And last, I wasn't a mother. You don't have to be a mom to be a proficient teacher. But because I've become a mother, I can see my child in other people's children. (I mean, 3rd graders this year responded to the exact same Pavlovian techniques that work brilliantly on 3 1/2 year old Melissa.) And I'm hoping that makes me far more compassionate than I was ten years a parent, I will go to my death fighting for what's right for my child and my hope is that, should I get some boxing champ-wannabes in students' parents next year, that will translate over in parent-teacher conferences and we'll reach magnanimous understandings of great and helpful proportions.

Oh, and! I did NOT have the droll, smarmy humor about life I possess today. A sense of humor about the pure awesomeness of bizarre, dysfunctionality that exists all around us possibly could have extended my classroom teacher shelf life at least another 5 years.

So yes. I'll be a classroom teacher again next year. I'm pinning away furiously on pinterest right now, stealing ideas from teaching blogs left and right, blatantly and without regard. My 2nd grade colleagues will be bandit-ized as well, come August.

But my favorite, FAVORITE part of this whole, crazy school year was this past Wednesday.

Remember my Promethean board, the one I lovingly nicknamed %%$#@&$#@!%&$? I was lucky enough not to have to pack up my million boxes of stuff and move elsewhere, and the trailer I'm currently in (despite the fact I must continue to share it with %%$#@&$#@!%&$) is really a very nice trailer as far as classroom trailers go--a tad bit longer or wider, I can't decide which, than other classroom trailers--and it's in a prime location (practically on top of school, and some restrooms). So that is all good, and I am glad. But %%$#@&$#@!%&$ continues to take up way too much space on my white board, rendering it practically useless for classroom teaching.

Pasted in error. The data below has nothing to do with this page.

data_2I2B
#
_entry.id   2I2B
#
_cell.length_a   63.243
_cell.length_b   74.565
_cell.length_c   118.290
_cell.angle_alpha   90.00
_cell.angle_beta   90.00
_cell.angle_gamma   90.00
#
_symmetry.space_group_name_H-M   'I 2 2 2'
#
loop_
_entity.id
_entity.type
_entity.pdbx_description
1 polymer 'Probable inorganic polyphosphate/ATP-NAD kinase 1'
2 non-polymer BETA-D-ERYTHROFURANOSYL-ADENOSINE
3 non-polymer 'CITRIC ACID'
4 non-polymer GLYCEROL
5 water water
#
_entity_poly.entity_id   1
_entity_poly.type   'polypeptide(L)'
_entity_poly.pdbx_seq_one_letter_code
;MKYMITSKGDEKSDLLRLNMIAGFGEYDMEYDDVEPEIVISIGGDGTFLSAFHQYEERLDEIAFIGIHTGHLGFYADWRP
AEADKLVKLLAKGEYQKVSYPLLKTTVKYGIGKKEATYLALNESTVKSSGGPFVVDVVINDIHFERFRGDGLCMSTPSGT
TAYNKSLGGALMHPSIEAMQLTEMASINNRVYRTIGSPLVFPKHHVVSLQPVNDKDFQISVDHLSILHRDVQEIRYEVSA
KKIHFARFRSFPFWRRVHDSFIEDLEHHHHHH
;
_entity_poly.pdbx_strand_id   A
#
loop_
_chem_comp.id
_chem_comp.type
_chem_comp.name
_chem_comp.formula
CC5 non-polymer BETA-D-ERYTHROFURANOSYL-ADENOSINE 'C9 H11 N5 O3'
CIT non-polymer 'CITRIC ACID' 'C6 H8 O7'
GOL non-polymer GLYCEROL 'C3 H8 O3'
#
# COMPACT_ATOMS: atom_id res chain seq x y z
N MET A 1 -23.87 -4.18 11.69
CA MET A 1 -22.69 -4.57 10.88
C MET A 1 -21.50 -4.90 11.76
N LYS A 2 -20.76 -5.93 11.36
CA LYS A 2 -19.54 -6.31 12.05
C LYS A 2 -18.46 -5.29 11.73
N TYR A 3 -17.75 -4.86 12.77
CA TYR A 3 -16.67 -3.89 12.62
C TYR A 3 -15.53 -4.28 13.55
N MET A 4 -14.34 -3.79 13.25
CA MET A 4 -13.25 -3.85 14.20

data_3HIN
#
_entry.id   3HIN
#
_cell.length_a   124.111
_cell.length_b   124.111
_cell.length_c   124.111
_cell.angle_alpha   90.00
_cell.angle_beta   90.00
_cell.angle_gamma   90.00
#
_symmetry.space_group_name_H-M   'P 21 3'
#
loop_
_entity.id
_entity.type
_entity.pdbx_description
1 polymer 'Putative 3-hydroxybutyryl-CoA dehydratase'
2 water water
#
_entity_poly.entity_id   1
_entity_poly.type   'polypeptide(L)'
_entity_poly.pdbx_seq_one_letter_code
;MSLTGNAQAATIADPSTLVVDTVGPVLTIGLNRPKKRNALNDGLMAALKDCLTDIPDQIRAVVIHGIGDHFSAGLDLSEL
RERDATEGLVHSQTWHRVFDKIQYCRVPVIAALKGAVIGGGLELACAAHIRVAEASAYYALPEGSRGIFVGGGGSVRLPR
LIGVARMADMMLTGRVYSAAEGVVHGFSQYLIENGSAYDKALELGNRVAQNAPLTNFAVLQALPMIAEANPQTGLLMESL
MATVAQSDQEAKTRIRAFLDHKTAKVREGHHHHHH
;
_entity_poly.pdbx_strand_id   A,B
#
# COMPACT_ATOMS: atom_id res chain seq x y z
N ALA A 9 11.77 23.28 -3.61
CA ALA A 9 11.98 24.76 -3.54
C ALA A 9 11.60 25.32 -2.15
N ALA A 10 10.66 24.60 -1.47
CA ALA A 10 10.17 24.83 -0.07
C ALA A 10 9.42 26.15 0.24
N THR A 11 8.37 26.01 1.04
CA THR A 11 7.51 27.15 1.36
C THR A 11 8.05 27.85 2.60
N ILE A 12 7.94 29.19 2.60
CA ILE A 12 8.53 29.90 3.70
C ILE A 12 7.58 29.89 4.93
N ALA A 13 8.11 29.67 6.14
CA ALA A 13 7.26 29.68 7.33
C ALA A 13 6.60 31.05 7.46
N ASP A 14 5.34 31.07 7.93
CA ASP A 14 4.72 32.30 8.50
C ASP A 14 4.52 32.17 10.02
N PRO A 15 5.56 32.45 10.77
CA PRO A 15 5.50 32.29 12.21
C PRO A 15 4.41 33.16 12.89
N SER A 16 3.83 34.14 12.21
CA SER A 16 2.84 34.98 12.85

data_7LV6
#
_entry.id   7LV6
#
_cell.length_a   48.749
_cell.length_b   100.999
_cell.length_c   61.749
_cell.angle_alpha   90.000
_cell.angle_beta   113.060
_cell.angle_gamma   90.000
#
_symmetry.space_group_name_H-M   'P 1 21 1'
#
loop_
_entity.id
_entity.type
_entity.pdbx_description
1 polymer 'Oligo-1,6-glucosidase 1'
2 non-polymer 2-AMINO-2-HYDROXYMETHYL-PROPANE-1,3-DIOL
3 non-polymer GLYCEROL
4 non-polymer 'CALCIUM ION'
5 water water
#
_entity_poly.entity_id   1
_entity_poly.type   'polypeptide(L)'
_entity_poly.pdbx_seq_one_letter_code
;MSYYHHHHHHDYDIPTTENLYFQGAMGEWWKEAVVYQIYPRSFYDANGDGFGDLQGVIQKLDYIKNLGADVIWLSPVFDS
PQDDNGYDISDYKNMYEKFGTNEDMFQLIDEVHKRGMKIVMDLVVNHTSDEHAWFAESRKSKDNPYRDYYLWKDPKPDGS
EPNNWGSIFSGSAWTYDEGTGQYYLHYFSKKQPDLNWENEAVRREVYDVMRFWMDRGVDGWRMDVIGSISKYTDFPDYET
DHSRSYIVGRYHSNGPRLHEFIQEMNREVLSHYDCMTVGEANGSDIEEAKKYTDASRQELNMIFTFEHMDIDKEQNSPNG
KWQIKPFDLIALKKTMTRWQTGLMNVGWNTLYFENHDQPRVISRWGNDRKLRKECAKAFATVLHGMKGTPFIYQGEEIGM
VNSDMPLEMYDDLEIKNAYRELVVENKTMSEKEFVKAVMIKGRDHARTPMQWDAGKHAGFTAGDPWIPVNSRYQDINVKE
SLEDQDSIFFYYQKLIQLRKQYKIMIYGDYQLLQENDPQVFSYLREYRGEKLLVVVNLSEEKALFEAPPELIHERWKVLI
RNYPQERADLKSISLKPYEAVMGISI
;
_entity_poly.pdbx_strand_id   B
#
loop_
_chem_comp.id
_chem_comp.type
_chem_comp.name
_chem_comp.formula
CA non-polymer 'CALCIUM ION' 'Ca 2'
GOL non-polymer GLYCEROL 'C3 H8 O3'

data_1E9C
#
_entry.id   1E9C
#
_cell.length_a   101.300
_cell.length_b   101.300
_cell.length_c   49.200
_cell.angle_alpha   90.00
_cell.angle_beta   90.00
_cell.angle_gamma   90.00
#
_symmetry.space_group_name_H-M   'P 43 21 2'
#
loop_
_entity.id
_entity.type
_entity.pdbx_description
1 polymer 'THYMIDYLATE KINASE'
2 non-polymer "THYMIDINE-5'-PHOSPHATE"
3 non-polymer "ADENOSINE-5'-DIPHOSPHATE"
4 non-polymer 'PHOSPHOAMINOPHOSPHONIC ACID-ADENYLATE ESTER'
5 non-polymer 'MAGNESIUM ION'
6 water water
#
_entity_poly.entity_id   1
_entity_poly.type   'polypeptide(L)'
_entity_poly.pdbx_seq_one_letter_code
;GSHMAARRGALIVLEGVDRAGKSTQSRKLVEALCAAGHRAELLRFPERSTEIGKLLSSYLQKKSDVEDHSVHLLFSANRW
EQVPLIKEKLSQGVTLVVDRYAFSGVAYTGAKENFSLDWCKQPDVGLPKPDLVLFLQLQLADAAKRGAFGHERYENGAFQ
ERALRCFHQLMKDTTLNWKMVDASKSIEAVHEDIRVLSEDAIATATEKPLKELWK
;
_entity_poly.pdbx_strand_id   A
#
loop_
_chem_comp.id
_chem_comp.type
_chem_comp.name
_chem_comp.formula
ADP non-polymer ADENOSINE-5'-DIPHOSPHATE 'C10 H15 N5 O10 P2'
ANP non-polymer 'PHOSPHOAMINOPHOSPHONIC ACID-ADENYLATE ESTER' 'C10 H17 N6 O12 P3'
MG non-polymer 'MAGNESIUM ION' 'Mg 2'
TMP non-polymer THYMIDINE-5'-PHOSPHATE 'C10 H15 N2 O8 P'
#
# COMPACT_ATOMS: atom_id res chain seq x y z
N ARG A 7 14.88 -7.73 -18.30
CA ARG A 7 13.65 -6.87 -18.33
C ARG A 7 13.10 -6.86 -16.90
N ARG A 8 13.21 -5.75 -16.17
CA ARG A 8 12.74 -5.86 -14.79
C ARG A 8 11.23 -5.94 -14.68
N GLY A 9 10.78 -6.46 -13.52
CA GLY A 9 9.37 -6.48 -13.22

And then, then! I discovered THIS while watching DIY network late one insomniac night: dry erase wall paint! You prime your wall! You paint it with 3 coats of dry erase paint! You now have a new dry erase wall, any shape, size you want! This, friendly friends, is when the craziness of 21st century living finally pays off.

So, Wednesday, last day of school for children, I primed each end wall on either side of my real dry erase board. I did not ask if I could do this because (a) I knew a teacher who'd taught in this trailer before me had painted the whole thing a few years ago...sadly, just regular paint not dry erase--which would have been so ridiculously awesome had Lowe's carried dry erase paint back then and she'd turned the whole place into one big dry erase room--I'm practically salivating right now just thinking of it, and (b) one of my life affirming, important mottoes is: Asking forgiveness is always better than asking permission. Another nugget of wisdom from a good teacher/coworker along my path years ago.

So 3rd graders were playing board games, and I was priming while insisting to several overly helpful girls that, seriously, I only had ONE paint brush roller. There would be NO fun wall painting the last day--I let them know I also knew they would probably get into some type of primer paint fight and that was NOT going to sit well with me that day. Go play Uno for the love of god.